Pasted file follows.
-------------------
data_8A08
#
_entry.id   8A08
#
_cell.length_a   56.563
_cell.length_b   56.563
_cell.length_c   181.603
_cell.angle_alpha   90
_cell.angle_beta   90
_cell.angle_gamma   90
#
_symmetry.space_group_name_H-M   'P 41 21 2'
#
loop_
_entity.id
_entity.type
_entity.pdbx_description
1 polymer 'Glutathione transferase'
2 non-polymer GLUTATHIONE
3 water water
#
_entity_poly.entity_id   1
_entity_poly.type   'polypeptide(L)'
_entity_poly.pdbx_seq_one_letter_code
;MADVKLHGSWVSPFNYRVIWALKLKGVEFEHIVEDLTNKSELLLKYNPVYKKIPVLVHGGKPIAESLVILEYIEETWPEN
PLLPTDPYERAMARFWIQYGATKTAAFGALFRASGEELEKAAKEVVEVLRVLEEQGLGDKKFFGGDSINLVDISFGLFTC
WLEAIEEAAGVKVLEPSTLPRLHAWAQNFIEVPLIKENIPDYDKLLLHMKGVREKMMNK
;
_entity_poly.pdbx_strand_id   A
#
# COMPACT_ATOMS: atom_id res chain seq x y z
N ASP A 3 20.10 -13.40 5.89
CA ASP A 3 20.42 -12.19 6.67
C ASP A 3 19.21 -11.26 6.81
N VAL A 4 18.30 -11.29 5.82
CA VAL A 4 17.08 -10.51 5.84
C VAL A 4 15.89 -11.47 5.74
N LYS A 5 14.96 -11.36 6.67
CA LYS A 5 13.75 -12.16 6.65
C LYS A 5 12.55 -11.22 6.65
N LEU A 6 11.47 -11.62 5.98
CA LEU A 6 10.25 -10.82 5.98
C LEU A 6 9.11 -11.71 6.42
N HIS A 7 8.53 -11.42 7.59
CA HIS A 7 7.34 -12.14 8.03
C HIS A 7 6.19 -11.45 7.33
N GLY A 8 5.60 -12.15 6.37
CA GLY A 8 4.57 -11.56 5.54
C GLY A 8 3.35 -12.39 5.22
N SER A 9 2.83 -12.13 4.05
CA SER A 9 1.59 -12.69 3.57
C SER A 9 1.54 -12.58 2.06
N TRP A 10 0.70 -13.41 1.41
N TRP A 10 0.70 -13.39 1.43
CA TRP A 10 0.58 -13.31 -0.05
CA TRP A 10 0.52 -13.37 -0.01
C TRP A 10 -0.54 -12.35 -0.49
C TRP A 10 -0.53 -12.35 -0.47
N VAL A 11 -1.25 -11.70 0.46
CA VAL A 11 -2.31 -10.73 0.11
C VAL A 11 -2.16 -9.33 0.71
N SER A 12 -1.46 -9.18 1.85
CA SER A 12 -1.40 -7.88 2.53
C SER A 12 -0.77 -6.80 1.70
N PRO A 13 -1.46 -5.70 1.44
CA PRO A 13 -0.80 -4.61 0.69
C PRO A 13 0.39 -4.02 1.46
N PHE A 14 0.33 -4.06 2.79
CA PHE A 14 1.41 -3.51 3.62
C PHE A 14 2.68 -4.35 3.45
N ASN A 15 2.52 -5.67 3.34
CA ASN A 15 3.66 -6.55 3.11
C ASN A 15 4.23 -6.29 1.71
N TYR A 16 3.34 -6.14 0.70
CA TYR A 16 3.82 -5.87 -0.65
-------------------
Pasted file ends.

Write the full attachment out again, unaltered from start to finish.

data_8A08
#
_entry.id   8A08
#
_cell.length_a   56.563
_cell.length_b   56.563
_cell.length_c   181.603
_cell.angle_alpha   90
_cell.angle_beta   90
_cell.angle_gamma   90
#
_symmetry.space_group_name_H-M   'P 41 21 2'
#
loop_
_entity.id
_entity.type
_entity.pdbx_description
1 polymer 'Glutathione transferase'
2 non-polymer GLUTATHIONE
3 water water
#
_entity_poly.entity_id   1
_entity_poly.type   'polypeptide(L)'
_entity_poly.pdbx_seq_one_letter_code
;MADVKLHGSWVSPFNYRVIWALKLKGVEFEHIVEDLTNKSELLLKYNPVYKKIPVLVHGGKPIAESLVILEYIEETWPEN
PLLPTDPYERAMARFWIQYGATKTAAFGALFRASGEELEKAAKEVVEVLRVLEEQGLGDKKFFGGDSINLVDISFGLFTC
WLEAIEEAAGVKVLEPSTLPRLHAWAQNFIEVPLIKENIPDYDKLLLHMKGVREKMMNK
;
_entity_poly.pdbx_strand_id   A
#
# COMPACT_ATOMS: atom_id res chain seq x y z
N ASP A 3 20.10 -13.40 5.89
CA ASP A 3 20.42 -12.19 6.67
C ASP A 3 19.21 -11.26 6.81
N VAL A 4 18.30 -11.29 5.82
CA VAL A 4 17.08 -10.51 5.84
C VAL A 4 15.89 -11.47 5.74
N LYS A 5 14.96 -11.36 6.67
CA LYS A 5 13.75 -12.16 6.65
C LYS A 5 12.55 -11.22 6.65
N LEU A 6 11.47 -11.62 5.98
CA LEU A 6 10.25 -10.82 5.98
C LEU A 6 9.11 -11.71 6.42
N HIS A 7 8.53 -11.42 7.59
CA HIS A 7 7.34 -12.14 8.03
C HIS A 7 6.19 -11.45 7.33
N GLY A 8 5.60 -12.15 6.37
CA GLY A 8 4.57 -11.56 5.54
C GLY A 8 3.35 -12.39 5.22
N SER A 9 2.83 -12.13 4.05
CA SER A 9 1.59 -12.69 3.57
C SER A 9 1.54 -12.58 2.06
N TRP A 10 0.70 -13.41 1.41
N TRP A 10 0.70 -13.39 1.43
CA TRP A 10 0.58 -13.31 -0.05
CA TRP A 10 0.52 -13.37 -0.01
C TRP A 10 -0.54 -12.35 -0.49
C TRP A 10 -0.53 -12.35 -0.47
N VAL A 11 -1.25 -11.70 0.46
CA VAL A 11 -2.31 -10.73 0.11
C VAL A 11 -2.16 -9.33 0.71
N SER A 12 -1.46 -9.18 1.85
CA SER A 12 -1.40 -7.88 2.53
C SER A 12 -0.77 -6.80 1.70
N PRO A 13 -1.46 -5.70 1.44
CA PRO A 13 -0.80 -4.61 0.69
C PRO A 13 0.39 -4.02 1.46
N PHE A 14 0.33 -4.06 2.79
CA PHE A 14 1.41 -3.51 3.62
C PHE A 14 2.68 -4.35 3.45
N ASN A 15 2.52 -5.67 3.34
CA ASN A 15 3.66 -6.55 3.11
C ASN A 15 4.23 -6.29 1.71
N TYR A 16 3.34 -6.14 0.70
CA TYR A 16 3.82 -5.87 -0.65